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!standard 7.3(00)          03-01-23 AC95-00052/01
!class amendment 03-01-23
!status received no action 02-10-11
!subject Private discrete types

!topic Private discrete types?
!reference AI95-00037, RM95 B.3, 7.3
!from Adam Beneschan 02-10-11

I ran across this old comment from Keith Thompson regarding
Interfaces.C, in AI95-00037:

>> May the type Interfaces.C.Char be declared as
>>     type char is new Character;
>> ?
>> May Interfaces.C.wchar_t be declared as
>>     type wchar_t is new Wide_Character;
>> ?
>> If so, type conversions between Character and char, and between
>> Wide_Character and wchar_t, are legal under some implementations and
>> not under others.

Also, using character literals for the wchar_t type would be legal
under some implementations and not others.

>> Given the wording in the RM, I believe the answer is yes in both cases.
>> This is an interesting source of quietly non-portable programs.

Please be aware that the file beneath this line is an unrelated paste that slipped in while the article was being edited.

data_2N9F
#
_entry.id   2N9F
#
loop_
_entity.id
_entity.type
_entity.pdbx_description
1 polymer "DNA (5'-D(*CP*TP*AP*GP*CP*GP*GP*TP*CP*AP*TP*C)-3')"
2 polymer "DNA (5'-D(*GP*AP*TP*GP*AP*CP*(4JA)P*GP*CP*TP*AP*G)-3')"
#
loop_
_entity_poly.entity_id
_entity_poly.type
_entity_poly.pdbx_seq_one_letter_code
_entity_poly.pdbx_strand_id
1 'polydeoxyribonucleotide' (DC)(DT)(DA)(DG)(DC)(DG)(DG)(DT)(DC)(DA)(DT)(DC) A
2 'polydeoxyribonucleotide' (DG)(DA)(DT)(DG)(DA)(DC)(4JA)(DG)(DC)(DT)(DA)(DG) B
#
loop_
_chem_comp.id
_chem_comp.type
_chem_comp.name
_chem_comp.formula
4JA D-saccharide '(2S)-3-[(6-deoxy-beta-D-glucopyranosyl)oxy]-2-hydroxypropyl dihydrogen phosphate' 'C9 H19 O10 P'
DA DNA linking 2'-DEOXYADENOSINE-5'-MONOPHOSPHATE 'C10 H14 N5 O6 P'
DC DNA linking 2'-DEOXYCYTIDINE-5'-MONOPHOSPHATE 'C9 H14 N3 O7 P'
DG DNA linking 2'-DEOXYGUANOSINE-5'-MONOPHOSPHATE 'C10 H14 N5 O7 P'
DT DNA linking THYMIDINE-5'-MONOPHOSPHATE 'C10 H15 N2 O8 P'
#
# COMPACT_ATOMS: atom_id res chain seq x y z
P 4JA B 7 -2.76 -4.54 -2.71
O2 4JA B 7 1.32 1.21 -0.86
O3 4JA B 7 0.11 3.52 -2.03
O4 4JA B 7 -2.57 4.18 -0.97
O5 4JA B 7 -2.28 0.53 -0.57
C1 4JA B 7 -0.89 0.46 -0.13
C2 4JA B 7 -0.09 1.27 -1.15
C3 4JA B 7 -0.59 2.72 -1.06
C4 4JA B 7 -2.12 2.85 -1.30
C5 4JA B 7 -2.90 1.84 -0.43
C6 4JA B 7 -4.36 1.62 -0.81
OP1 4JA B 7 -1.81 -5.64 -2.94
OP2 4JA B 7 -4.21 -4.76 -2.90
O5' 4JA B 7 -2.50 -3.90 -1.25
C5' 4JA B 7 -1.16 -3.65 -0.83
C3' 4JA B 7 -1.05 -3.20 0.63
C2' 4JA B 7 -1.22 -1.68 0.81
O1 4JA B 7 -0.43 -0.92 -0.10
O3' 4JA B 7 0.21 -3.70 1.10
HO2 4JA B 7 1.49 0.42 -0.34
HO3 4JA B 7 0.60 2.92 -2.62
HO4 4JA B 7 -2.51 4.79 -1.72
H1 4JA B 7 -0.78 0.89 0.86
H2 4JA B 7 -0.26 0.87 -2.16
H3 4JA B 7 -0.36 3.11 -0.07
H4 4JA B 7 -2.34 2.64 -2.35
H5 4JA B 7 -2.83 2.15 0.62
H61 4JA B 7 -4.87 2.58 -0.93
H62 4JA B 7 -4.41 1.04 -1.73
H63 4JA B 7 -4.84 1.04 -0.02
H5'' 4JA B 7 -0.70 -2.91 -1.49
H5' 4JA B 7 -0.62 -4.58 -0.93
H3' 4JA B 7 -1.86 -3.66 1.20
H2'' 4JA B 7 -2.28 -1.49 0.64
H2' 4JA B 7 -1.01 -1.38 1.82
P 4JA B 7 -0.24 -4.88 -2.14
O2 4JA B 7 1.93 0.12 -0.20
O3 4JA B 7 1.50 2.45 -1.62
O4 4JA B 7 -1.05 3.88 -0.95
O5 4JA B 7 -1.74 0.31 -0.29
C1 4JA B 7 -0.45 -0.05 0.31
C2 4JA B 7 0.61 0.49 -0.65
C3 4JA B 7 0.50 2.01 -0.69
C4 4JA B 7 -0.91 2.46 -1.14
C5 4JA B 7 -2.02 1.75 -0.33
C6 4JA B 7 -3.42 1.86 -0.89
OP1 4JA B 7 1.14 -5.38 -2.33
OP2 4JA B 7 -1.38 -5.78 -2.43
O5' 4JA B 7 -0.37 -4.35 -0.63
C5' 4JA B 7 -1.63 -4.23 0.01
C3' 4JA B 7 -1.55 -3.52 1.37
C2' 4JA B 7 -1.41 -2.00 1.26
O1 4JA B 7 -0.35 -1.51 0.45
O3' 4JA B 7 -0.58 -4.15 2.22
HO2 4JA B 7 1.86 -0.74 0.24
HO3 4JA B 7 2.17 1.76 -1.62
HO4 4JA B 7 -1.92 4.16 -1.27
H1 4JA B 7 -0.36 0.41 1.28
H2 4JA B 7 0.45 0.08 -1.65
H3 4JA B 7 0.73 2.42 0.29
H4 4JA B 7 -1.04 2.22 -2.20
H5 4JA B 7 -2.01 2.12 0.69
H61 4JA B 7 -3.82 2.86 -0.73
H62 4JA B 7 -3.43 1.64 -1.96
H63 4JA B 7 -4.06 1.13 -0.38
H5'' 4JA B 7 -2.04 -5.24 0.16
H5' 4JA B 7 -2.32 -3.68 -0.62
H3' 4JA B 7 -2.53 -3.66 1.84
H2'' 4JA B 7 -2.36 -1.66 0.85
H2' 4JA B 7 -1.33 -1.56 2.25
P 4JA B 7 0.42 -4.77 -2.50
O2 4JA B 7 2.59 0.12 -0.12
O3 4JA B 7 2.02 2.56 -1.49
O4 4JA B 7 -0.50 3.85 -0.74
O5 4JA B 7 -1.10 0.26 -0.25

This could be solved by making the type wchar_t private, but that make
many operations illegal that are currently legal (such as
wchar_t'first, 'succ, etc.)

What I'm wondering is: Has the notion of a "discrete private" type
been discussed before?  If so, did it seem potentially useful, too
esoteric, too difficult to implement, or what?  I don't see any AI
that deals with this.

The idea is that you could define something like

    type T is private (<>);

(or, to be really consistent with generics:)

    type T is (<>);

where the full view of T would have to be a discrete type.  The
partial view of T would then have all the predefined attributes
available to discrete types (3.5(10-55), 3.5.5), and could be used
anywhere the language requires a discrete or scalar type (e.g. in a
FOR loop, in the index part of an array definition, as an actual
for a generic formal discrete type, etc.).

My first guess is that implementing this new feature wouldn't be
terribly difficult, since the compiler would do a lot of the same
things it already has to do for generic formal discrete types.

If this declaration were available and were used in Interfaces.C, this
would address Keith's objection and prevent certain nonportable
operations from being used on wchar_t, while still allowing all the
operations normally available for discrete types.  I imagine it might
be useful in other situations too, but I don't know for sure.


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